Therefore, ecological questions are social questions, and it is only when we adopt an integral approach to these questions that we, as natural creatures, can hope to thrive (or even to survive). This is also why the ‘cry of the earth’ and the ‘cry of the poor’ are intertwined. Every environmentally harmful act, from deforestation to over-fishing to emissions of greenhouse gases, has a disproportionate effect on the poor.
3. “In a cultural reality like the Amazon region, where there is such a close relationship between human beings and nature, daily existence is always cosmic.” (Para 41)
This sentence almost sounds like it comes from the 1960s, the era of ‘flower power’ and hippies; the writer would have been wearing a colourful kaftan rather than a sober white soutane. One conservative commentator called it ‘breathless’ – which I take to mean over-excited, naively enthusiastic.[ii]
But ‘cosmic’ has a deep meaning here. The point seems to be that daily existence in the Amazon region encompasses all the key relational aspects of what it is to be human – environmental, cultural, social and spiritual. And that these aspects – all of which are treated in detail in the Exhortation – are held in a proper, life-giving balance; a balance which stems from the closeness of the relationship between the people and nature. This is clear from the last sentence of the paragraph: “Th[e] insistence that “everything is connected” is particularly true of a territory like the Amazon region.”
I think Francis is pointing out the degree to which we in the industrialised, consumerist, secular and disconnected world have gone astray. For a large part of the world’s people, daily existence is far from a cosmic experience. It is fearful, fragmented, precarious and self-absorbed. We have lost, to a large extent, the relational aspects of our human nature and have thus become environmentally, socially, culturally and spiritually alienated – from each other and from our Creator.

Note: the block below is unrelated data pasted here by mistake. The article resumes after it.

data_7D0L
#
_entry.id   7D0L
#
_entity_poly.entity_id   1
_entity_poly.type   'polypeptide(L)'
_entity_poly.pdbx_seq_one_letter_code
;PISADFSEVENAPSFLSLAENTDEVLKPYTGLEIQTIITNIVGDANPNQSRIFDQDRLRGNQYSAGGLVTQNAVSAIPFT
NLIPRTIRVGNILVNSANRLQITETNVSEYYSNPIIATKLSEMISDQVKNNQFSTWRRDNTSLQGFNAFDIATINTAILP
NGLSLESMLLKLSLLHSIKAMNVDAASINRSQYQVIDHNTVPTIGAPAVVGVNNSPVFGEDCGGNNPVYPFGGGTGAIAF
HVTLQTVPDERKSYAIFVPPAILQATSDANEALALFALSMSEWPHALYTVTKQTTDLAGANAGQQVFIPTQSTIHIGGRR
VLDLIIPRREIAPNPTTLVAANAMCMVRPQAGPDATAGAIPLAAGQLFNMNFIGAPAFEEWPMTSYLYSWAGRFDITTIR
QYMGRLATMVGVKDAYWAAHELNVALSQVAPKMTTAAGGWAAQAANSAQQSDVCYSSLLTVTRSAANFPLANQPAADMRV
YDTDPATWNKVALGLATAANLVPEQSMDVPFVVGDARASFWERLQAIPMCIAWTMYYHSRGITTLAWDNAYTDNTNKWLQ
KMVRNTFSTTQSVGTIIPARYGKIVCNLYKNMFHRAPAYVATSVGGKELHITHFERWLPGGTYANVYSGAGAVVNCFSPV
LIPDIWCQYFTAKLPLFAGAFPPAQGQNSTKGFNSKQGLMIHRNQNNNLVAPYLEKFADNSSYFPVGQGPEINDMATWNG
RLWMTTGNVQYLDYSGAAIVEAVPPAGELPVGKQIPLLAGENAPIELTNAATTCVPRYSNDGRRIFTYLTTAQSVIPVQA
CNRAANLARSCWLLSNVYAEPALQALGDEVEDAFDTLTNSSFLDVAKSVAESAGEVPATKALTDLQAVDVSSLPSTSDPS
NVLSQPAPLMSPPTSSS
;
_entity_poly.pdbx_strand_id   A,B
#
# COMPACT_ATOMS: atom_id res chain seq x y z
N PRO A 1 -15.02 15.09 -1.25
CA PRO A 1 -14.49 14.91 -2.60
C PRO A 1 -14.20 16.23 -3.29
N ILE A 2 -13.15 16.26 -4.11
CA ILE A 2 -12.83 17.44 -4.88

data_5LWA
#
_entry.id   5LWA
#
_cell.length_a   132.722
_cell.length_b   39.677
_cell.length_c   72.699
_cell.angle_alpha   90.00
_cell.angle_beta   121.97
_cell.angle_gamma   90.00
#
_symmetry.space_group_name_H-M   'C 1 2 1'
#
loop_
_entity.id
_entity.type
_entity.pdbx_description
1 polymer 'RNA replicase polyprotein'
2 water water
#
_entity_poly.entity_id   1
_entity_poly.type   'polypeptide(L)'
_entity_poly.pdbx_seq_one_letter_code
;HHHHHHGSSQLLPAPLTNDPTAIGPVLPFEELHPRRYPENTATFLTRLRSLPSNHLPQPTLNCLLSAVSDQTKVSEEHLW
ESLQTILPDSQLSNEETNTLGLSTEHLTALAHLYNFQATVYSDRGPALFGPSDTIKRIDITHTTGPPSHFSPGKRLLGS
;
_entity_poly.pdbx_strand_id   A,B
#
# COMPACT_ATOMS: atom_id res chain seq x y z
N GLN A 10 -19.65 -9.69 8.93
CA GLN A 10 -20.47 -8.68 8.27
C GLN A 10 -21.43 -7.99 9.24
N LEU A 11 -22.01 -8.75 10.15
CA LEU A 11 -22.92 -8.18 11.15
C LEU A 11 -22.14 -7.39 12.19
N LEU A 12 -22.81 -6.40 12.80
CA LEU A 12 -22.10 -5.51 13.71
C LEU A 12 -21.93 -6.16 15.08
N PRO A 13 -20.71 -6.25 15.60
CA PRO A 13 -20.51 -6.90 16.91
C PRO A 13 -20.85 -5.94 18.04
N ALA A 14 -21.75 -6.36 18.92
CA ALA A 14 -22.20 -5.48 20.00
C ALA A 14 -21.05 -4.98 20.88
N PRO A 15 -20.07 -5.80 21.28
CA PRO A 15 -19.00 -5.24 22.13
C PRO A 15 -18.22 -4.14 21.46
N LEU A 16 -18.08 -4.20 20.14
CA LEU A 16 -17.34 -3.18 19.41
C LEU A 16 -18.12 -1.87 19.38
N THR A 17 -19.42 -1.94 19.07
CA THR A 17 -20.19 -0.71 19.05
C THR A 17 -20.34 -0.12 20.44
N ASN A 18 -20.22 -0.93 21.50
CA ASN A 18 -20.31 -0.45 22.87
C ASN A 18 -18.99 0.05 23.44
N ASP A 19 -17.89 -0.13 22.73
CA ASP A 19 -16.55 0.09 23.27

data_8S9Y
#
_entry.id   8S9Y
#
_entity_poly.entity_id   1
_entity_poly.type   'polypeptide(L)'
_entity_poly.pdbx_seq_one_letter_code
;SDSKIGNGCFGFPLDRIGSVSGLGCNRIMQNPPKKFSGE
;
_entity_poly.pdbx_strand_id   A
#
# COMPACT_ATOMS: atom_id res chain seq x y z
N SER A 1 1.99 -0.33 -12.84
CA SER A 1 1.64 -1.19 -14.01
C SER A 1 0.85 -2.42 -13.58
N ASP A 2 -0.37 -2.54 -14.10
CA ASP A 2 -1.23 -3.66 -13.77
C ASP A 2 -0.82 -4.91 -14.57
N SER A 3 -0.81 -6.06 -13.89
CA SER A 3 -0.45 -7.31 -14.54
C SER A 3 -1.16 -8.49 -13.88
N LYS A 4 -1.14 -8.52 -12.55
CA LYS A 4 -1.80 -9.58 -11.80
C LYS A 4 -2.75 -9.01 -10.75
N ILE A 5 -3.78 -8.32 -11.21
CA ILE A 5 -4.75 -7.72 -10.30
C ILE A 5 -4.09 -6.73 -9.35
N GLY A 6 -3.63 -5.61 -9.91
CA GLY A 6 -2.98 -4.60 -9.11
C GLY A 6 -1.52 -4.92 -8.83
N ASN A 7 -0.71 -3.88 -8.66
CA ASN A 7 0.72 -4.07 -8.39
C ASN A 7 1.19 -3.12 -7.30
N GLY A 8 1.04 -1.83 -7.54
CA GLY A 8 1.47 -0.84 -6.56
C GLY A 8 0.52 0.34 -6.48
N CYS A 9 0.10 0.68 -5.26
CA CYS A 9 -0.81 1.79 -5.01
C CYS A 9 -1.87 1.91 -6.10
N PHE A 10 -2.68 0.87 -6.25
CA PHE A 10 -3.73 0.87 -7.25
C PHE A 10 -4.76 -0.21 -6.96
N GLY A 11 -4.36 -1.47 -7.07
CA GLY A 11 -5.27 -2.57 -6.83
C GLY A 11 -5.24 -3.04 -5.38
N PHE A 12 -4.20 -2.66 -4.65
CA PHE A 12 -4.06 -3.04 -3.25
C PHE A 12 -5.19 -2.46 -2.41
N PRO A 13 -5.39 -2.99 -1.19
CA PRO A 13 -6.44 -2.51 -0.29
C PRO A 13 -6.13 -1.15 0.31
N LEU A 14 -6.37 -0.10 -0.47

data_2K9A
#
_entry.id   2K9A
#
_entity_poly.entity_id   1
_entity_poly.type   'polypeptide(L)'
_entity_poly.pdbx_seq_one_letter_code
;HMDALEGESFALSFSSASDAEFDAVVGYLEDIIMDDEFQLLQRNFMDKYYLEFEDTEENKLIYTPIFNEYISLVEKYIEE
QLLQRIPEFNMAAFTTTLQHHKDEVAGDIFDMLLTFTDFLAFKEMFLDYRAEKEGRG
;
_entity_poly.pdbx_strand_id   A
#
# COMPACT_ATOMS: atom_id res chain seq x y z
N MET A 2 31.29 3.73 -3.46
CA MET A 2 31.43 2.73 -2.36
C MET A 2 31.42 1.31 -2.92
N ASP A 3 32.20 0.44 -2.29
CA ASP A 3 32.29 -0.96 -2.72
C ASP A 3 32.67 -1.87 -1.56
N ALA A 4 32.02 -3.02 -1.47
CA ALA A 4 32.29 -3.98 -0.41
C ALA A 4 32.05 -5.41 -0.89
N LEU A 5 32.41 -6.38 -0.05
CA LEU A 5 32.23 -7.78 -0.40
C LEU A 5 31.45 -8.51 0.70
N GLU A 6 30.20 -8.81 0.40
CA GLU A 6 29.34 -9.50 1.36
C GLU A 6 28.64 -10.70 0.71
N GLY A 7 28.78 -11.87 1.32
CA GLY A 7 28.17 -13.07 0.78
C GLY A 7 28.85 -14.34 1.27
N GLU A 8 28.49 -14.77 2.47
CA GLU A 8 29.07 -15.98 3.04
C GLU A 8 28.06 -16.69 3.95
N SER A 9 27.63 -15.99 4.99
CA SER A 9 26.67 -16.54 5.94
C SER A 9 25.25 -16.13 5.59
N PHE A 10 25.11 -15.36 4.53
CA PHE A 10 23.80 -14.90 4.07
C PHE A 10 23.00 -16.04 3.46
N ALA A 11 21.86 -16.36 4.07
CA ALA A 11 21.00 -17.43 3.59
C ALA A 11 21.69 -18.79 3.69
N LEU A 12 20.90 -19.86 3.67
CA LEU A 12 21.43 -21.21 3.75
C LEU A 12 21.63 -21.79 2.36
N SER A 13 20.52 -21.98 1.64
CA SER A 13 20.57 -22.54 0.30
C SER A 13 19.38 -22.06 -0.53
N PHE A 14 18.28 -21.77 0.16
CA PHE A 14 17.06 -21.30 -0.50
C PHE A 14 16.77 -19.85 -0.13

There is of course a risk here of romanticising life in the indigenous communities of the Amazon. We surely do not want to resurrect the ‘noble savage’ myth or to pretend that, as long as these communities are left alone, their lives will be idyllic. They have diseases, they endure harsh conditions, they have rivalries and disputes, sometimes violent, over territory and access to resources, and no doubt some of their inter-personal relationships are problematic. Individual autonomy and choice of the kind that we in the West take for granted, is often sublimated in such societies to the needs of the community, or to the wishes of the communal authorities.
But the greater risk – which the document continually warns against – is that the Amazon’s valuable and enduring lessons in how to live an integral life, a truly cosmic existence, will be lost in the rush to exploit the riches of the region and to ‘civilise’ its communities. And the same is true, obviously, of many similar regions here in Africa and elsewhere, where powerful people’s selfishness leaves no room for an appreciation of the cosmic.
Poetry as a new paradigm
4. “Poetry gives voice to a painful sensation shared by many of us today.” (Para 47)
The Exhortation quotes from a number of poets, few of them, as far as I know, writing from a specifically religious position and some of them, according to what Cardinal Raymond Burke has been told, “very radical in a non-Christian way.”[iii] I wouldn’t know about that, but certainly Pablo Neruda was not considered a friend of the Church in his native Chile.
I suspect that something has been lost in translation occasionally, since some of the poetry is stilted and difficult to grasp (“Amazonas, capital of the syllables of water…”?), but that is not the point. The use of poetry makes the document both more reflective and more inclusive. Some of the verses do indeed describe ‘painful sensations’ but others are quite uplifting. All of them, in the way of good poetry, enable us to reflect on their subject matter in a manner that is seldom achieved by prose, let alone by the relatively dense and didactic writing that tends to characterise papal documents. The effect is refreshing.
It is also indicative of another of Francis’ themes, the need for the Church to engage with the margins and the peripheries. Why not go to the poets and the indigenous writers of a region if they have something to say that enlightens us? Even if they are not strictly within the Catholic, or even Christian, fold. As Francis puts it in the previous paragraph: “Those poets, contemplatives and prophets, help free us from the technocratic and consumerist paradigm that destroys nature and robs us of a truly dignified existence.”